2. Save the compressed cluster score data file to your PC.
  3. Uncompress the file. Each file has been compressed and will require compression software to uncompress the file. An evaluation copy of WinZip is available at no cost at http://www.winzip.com (Outside source).

Downloading Instructions for Mac Users

  1. Select the link for the file type that you will be using (CSV, TXT, or XML).
  2. Save the compressed cluster score data file to your Mac.
  3. Uncompress the file. Each file has been compressed and will require compression software to uncompress the file. An evaluation copy of Stuffit Expander is available at no cost at http://www.stuffit.com/mac/expander/ (Outside source).

Usage: Interpreting Reporting Clusters

The STAR Student Reports and a number of reports provided to school districts include reporting cluster information. Depending on the report, the reporting cluster results are shown as percent correct, average percent correct, or diamonds placed relative to a band that shows the range of average percent correct scores for students statewide who scored proficient on the total subject area test: English-language arts, reading/language arts (STS), mathematics, science, or history-social science. Regardless of the cluster data source, the results should be interpreted cautiously with two important limitations always in mind:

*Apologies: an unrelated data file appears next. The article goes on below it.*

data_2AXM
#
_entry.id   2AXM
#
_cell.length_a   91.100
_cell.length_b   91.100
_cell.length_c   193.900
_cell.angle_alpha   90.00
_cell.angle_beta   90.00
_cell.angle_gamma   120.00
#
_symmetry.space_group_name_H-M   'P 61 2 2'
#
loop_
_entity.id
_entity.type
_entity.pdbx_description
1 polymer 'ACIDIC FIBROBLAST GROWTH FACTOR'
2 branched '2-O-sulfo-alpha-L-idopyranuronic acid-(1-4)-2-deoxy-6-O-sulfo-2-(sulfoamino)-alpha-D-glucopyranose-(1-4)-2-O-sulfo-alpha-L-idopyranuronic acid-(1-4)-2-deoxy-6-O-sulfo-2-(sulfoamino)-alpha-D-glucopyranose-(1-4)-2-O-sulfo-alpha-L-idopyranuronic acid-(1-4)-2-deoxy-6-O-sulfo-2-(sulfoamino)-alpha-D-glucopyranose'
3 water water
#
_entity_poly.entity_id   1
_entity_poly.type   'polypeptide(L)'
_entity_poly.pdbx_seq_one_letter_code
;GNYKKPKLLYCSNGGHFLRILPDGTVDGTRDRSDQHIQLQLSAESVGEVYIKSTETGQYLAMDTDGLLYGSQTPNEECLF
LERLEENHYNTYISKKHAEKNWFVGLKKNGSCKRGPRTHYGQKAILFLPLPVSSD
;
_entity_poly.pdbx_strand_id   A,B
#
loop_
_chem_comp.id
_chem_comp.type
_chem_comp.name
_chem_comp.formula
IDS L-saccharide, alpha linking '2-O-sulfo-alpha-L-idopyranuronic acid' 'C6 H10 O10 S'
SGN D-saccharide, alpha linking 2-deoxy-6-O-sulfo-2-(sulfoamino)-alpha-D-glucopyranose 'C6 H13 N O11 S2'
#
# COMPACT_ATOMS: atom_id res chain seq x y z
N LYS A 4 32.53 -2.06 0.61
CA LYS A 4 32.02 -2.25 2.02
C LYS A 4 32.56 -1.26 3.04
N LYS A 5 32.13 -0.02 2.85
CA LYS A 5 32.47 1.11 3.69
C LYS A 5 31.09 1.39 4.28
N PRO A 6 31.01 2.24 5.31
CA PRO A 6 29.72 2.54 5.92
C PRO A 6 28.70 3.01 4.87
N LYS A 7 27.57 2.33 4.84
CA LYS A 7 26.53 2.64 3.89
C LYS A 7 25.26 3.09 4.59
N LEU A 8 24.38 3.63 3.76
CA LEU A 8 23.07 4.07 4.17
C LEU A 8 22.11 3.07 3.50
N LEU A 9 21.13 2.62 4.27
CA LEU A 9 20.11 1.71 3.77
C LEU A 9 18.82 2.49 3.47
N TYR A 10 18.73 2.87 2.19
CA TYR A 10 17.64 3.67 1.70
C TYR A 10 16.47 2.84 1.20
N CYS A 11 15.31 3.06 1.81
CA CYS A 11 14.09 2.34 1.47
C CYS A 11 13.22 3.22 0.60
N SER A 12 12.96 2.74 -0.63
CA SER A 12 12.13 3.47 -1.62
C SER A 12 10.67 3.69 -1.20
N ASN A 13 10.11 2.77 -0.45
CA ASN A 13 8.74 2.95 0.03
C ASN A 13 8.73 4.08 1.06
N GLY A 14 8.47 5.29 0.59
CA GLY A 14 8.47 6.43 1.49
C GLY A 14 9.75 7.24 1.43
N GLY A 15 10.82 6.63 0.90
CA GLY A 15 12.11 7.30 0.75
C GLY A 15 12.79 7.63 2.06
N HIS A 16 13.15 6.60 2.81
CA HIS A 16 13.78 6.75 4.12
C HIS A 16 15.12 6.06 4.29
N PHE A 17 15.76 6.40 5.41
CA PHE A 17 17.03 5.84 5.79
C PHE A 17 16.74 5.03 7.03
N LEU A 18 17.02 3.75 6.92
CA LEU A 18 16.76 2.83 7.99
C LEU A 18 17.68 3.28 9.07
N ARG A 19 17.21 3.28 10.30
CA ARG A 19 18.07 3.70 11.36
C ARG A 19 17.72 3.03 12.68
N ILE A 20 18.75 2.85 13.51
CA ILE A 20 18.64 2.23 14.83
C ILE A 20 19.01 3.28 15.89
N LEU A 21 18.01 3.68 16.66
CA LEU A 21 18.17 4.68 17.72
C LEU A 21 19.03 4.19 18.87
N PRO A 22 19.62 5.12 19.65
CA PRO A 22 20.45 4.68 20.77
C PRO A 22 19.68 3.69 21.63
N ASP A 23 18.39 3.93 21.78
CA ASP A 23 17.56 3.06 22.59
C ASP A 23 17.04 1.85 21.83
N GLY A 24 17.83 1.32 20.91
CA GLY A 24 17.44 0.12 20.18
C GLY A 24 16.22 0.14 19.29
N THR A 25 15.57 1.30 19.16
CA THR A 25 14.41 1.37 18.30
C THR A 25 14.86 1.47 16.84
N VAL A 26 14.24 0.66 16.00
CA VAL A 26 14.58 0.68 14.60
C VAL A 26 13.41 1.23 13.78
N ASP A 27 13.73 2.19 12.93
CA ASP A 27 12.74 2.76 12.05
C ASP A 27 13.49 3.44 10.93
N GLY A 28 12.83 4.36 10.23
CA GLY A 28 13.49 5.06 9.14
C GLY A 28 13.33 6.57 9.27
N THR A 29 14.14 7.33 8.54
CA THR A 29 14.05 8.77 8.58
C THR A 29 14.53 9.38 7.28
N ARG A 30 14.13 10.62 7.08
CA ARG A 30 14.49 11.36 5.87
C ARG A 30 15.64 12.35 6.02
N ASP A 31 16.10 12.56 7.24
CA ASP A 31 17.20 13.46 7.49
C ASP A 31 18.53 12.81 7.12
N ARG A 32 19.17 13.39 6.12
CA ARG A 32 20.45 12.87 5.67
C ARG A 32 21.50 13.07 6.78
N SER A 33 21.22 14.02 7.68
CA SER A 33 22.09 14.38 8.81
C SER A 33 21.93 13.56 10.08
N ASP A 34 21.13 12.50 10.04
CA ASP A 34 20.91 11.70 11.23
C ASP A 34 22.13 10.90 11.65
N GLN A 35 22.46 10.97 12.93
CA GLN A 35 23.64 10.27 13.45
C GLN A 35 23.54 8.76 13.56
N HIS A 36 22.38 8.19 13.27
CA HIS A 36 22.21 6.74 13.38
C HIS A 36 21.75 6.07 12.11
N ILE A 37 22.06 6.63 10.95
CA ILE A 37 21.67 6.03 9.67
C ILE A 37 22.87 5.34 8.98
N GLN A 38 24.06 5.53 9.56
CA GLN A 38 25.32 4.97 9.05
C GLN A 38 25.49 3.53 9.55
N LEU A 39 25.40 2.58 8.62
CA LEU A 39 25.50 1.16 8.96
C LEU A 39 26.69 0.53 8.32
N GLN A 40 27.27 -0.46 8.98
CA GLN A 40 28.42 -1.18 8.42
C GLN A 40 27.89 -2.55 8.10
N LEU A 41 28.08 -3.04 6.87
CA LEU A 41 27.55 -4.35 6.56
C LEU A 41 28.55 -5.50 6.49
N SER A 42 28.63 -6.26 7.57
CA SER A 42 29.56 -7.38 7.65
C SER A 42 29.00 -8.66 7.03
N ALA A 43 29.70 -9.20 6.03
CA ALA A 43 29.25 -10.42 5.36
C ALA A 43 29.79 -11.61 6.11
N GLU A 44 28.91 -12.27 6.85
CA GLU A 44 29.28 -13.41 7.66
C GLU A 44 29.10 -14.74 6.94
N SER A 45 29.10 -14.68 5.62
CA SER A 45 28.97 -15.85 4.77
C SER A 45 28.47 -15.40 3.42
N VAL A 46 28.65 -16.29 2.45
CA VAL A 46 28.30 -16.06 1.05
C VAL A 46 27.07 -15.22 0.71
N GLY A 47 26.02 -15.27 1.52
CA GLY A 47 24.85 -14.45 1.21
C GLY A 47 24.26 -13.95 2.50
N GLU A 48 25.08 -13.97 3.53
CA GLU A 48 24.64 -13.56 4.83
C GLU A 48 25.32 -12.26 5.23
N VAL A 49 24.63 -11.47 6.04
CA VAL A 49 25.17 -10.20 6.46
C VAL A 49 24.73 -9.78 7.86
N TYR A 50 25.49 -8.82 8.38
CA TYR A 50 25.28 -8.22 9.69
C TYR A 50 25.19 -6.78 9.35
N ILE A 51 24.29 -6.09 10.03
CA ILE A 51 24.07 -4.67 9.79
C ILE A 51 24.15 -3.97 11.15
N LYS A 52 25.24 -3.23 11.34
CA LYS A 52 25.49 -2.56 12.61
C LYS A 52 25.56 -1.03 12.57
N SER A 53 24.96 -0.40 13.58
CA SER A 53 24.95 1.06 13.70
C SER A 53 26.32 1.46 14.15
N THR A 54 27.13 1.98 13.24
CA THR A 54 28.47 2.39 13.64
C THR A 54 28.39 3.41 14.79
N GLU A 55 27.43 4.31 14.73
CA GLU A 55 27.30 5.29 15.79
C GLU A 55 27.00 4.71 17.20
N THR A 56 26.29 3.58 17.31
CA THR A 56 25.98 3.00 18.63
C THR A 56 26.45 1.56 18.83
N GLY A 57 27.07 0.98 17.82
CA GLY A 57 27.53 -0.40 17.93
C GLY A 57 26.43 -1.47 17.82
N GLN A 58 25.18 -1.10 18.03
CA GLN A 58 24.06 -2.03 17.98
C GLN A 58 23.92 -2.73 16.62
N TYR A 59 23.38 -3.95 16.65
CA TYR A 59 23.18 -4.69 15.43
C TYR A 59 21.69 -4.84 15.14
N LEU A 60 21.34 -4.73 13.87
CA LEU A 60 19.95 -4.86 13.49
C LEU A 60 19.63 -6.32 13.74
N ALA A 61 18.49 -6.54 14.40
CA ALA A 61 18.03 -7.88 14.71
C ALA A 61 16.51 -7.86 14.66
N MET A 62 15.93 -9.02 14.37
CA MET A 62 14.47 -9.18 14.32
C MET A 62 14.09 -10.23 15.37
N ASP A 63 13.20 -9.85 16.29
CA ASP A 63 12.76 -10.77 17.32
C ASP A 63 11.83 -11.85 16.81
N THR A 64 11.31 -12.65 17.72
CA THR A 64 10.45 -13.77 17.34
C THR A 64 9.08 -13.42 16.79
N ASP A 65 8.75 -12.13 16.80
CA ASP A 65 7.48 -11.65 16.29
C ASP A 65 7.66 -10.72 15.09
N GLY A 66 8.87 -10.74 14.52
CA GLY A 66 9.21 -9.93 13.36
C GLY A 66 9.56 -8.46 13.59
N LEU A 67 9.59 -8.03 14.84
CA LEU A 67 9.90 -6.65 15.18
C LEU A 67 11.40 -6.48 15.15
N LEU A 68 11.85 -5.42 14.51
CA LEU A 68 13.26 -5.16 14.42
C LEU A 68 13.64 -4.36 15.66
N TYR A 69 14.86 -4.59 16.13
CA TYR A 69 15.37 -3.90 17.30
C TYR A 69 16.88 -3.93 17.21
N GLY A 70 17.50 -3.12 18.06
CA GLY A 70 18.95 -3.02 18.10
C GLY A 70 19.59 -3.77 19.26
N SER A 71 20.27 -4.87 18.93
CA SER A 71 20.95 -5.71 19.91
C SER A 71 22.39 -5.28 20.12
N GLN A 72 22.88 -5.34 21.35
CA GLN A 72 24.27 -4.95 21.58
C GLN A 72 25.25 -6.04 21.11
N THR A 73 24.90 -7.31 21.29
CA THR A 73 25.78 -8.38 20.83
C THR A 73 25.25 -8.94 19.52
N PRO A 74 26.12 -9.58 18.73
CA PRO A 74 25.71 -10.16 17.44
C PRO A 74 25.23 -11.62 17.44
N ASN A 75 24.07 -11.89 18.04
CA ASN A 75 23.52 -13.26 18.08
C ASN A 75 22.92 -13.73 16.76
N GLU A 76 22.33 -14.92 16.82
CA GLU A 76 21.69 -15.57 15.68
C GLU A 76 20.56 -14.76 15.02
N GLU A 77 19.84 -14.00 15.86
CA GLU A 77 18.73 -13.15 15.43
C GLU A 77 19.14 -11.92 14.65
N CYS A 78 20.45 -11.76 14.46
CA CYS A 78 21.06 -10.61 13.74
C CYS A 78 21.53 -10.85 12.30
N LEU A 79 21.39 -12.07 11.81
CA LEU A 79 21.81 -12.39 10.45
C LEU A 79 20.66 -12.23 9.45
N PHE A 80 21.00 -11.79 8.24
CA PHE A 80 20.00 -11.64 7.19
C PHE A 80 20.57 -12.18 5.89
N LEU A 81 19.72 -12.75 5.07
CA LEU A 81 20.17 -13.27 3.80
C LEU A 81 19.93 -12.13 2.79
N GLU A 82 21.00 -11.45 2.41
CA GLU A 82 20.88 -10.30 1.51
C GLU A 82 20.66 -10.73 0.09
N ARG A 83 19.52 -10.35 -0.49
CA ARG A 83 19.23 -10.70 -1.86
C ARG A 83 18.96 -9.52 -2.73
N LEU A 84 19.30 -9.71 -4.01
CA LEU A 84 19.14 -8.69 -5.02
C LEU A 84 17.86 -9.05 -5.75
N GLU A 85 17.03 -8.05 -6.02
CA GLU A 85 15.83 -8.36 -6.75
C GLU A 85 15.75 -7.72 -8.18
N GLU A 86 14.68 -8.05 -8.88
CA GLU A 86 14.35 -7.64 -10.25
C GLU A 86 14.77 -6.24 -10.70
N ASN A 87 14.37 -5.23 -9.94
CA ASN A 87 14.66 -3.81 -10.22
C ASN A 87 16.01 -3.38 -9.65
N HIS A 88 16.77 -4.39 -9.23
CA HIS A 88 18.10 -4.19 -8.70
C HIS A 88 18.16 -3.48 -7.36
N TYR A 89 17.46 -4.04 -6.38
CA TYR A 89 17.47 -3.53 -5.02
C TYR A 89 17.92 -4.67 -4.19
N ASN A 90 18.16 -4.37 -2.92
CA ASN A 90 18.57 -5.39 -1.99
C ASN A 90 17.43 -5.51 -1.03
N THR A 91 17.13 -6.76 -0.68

1. Reporting clusters are based on different numbers of questions, and in some cases, the number of questions that make up a reporting cluster may be quite small. Because of the smaller number of questions comprising any individual reporting cluster, these scores are less accurate than the overall test scores.
  2. Reporting cluster scores may vary from year to year because the difficulty of the questions in the reporting clusters may vary. While the overall test scores are equated to adjust for differences in difficulty from year to year, this is not done for the reporting clusters.

Two useful reference points for interpreting reporting clusters are the performance on the clusters for students statewide who scored at the lowest score for proficient and students statewide who scored at the lowest score for advanced on the total test. Educational Testing Service has calculated the average percent correct for students statewide who scored at these reference points on each test. The score range is available in Appendix A of each year's post-test guide. These average percent correct values provide information about the relative difficulty of different clusters which is important to take into account when considering the performance of students in the school or district.


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Sacramento, CA 95814